CBC report card: We invite a journalism student to put our building to the test
A Point of View from CNA student Jonathon Pittman, who found assets and liabilities
People who are living with a disability have to face many challenges every day that able-bodied people do not even have to think about.
How do I know this? Well, I am one of the adults living with a disability who worries about whether a building is wheelchair accessible every time I go into a new place.
So, it was a real honour when CBC asked me to tour its headquarters in St. John's and give my opinion on its accessibility.
When I arrived on the GoBus with videographer John Pike, I wasn't sure what to expect. I was relieved to see that the wheelchair ramp was low enough for me to wheel and that there were rails on the ramp for my safety.
However, I needed help to enter the building because the doors were too heavy for me to open. An automated button to open the door would have helped me get through the door without assistance. [There is a sliding door on the ramp, but it needs to be opened from the inside.]
Inside the door and elevator: I was greeted by Ramona Dearing, host of CrossTalk (and reporter on the Access Denied series), and we made our way to the elevator.
The buttons were easy to reach, but the elevator itself was very small. Ramona and I could fit in the elevator, but John had to take the stairs to the second floor.
My wheelchair takes up more room, so extra space is always needed.
Second-floor hallway: After getting off the elevator, I navigated the narrow hallways to look at the different rooms and workstations. I had to be careful with the twists and turns of the hallway because there was no extra space for my wheelchair to move.
Something really cool in the hallways was that all the signs had braille — but it was too high for me to see unless someone pointed it out to me.
A room where I felt excluded
Boardroom: I noticed right away that this room was not accessible. The table was too high for me to use; I couldn't move around the room because there wasn't enough room; and I had to strain my neck to look at people because they were sitting in high chairs.
This made me feel very excluded and isolated, but the people I met were all very welcoming and did their best to include me.
Production areas: I could not enter a few of the equipment and control rooms because there was a high yellow lip on the floor, as well as some heavy doors. I did manage to get into one room because I used my wheelchair to open the door.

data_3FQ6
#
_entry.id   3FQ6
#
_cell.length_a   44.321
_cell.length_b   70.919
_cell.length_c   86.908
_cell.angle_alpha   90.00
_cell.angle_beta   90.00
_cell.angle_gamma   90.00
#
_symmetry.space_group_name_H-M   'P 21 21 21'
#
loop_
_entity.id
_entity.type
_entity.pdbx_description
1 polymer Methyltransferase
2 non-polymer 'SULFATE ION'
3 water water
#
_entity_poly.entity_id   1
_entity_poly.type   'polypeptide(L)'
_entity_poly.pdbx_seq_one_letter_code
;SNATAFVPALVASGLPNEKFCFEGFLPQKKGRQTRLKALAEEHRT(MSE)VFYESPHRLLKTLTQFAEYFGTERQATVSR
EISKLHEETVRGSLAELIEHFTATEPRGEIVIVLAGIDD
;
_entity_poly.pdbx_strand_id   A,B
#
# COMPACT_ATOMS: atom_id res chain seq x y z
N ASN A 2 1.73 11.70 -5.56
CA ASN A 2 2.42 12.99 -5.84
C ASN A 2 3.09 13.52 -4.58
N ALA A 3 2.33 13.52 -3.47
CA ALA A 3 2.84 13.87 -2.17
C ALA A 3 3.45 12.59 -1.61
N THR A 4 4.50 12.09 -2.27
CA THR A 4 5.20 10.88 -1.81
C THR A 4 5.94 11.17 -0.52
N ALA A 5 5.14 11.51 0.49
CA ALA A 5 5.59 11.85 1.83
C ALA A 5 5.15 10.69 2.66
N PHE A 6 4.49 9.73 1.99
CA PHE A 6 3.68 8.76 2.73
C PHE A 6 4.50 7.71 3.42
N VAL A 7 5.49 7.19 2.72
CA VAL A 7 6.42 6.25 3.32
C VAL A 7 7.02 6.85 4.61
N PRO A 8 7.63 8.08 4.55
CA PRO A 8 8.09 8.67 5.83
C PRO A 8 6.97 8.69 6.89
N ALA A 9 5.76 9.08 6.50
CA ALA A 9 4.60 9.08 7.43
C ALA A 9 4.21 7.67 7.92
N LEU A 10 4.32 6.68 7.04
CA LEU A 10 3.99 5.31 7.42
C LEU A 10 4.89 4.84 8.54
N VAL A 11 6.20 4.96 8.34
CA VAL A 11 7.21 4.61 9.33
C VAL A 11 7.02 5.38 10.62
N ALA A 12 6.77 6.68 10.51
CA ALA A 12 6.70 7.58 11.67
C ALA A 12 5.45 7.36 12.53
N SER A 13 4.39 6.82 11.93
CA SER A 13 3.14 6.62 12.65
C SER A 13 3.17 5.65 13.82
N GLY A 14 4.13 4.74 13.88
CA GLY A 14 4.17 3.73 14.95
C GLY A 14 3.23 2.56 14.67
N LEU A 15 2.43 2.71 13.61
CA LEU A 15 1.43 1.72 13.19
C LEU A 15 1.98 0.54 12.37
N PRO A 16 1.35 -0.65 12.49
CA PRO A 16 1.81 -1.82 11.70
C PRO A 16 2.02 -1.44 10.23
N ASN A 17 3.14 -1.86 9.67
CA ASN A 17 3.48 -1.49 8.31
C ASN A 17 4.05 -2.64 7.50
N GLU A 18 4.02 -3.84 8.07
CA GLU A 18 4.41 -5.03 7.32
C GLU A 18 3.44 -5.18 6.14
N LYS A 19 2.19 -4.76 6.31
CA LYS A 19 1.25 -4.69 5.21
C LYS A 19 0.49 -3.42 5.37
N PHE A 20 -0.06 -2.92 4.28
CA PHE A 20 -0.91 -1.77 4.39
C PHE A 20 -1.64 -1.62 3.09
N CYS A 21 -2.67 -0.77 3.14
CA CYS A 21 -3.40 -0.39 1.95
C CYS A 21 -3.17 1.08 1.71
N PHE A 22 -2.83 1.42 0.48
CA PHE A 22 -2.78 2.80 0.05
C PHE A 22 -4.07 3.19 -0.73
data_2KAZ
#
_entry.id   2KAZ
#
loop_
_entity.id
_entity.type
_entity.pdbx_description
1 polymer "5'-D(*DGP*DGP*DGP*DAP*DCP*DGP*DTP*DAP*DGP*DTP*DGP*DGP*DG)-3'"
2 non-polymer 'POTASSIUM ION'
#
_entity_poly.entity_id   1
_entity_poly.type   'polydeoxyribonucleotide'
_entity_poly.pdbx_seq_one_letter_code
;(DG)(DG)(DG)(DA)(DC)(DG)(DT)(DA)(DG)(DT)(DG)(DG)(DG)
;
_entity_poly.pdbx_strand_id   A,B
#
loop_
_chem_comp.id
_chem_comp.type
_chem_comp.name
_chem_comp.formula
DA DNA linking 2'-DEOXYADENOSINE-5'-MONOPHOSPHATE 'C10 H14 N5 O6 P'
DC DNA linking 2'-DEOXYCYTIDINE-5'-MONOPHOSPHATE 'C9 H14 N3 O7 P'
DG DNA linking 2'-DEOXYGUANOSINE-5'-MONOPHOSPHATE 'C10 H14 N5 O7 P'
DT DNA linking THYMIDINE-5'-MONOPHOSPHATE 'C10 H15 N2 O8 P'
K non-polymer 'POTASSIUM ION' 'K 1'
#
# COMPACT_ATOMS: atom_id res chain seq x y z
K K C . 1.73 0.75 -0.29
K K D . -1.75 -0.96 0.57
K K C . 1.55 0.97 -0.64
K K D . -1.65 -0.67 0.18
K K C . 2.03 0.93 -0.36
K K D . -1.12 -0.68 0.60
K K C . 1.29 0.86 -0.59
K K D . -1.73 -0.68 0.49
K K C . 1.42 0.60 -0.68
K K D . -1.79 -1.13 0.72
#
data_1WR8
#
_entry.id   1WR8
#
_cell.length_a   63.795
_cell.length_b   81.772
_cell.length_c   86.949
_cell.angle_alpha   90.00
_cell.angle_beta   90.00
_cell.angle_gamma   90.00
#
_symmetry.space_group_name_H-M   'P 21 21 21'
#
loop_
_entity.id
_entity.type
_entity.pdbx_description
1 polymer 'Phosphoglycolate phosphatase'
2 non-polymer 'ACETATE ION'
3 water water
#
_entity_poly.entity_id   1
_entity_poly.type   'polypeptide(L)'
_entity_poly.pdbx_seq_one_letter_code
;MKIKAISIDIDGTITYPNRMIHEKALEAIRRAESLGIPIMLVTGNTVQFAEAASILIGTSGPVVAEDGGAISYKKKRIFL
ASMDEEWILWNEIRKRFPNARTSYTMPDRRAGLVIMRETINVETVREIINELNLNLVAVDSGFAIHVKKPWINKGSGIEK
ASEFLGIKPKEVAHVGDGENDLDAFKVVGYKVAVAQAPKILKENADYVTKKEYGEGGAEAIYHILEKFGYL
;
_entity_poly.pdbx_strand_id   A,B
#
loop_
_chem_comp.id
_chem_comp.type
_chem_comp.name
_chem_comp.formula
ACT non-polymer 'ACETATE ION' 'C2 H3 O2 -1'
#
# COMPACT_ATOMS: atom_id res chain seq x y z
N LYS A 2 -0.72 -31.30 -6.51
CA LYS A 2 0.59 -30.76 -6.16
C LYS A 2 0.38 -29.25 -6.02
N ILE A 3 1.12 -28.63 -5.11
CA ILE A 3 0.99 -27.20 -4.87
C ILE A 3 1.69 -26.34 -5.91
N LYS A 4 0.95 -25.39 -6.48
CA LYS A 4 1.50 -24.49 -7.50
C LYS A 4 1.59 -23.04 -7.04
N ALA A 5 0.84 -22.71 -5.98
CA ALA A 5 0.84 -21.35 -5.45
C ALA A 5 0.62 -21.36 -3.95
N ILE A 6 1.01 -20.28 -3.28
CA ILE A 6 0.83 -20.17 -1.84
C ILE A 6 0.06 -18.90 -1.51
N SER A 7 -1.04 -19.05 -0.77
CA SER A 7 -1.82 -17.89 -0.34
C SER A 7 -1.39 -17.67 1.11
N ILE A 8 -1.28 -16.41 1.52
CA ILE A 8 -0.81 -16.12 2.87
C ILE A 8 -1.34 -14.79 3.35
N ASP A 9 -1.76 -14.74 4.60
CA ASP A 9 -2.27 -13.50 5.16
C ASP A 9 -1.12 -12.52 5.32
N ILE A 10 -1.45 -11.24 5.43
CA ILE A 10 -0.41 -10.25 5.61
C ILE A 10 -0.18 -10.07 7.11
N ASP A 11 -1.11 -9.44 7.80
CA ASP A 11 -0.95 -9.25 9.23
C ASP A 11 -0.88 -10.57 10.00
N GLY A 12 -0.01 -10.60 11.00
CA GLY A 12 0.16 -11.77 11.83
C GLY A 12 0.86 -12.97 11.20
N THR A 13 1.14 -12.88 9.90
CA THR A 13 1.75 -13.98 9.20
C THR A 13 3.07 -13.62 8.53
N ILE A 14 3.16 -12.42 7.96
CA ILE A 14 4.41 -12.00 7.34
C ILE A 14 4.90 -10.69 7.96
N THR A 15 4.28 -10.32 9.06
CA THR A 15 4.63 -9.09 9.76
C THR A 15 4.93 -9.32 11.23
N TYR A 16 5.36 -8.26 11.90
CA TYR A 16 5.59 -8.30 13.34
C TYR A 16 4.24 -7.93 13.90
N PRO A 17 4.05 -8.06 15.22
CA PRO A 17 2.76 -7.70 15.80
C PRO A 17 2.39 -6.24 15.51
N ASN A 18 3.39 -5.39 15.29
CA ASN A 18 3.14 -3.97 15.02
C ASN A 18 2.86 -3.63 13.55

Washroom: The washroom was great! The door wasn't too heavy, the sink was low and easy for me to use, the toilet was the right height, and a small shelf was available for me to lay my belongings on it.
I wish more businesses had a washroom like this one. For me, it was perfect.
Newsroom: This room had a lot of cubicles where journalists did their research for stories that they were working on. It was hard to move, but I was able to manoeuvre on my own as long as I slowed down.
I had to move my wheelchair around a lot in order to get into a cubicle, but I did manage it without running anyone over. A highlight for me was meeting Here & Now host Debbie Cooper and meteorologist Ryan Snoddon. Definitely a moment I won't soon forget!
On the studio floor
TV studio: I was able to look around Here & Now's studio and even got a chance to play weatherman using the green screen to read the weather.
There were a lot of wires on the floor that I could not get over. The camera could also not see me when I was doing the weather, and the desk was too high.
But people could see and hear me when I did the Labrador weather, and I could always move around the desk.
This room had its issues, but I still had an amazing time!
CBC is a great example for inclusion because the building was accessible while only needing a few modifications, and the staff at CBC included me in every way throughout the day.
Final grade: Overall, I give it a grade anywhere from a B-minus to a C-plus.
Stay tuned for ongoing coverage of accessibility issues and solutions this week online, on CBC Television's Here & Now, and on CBC Radio One.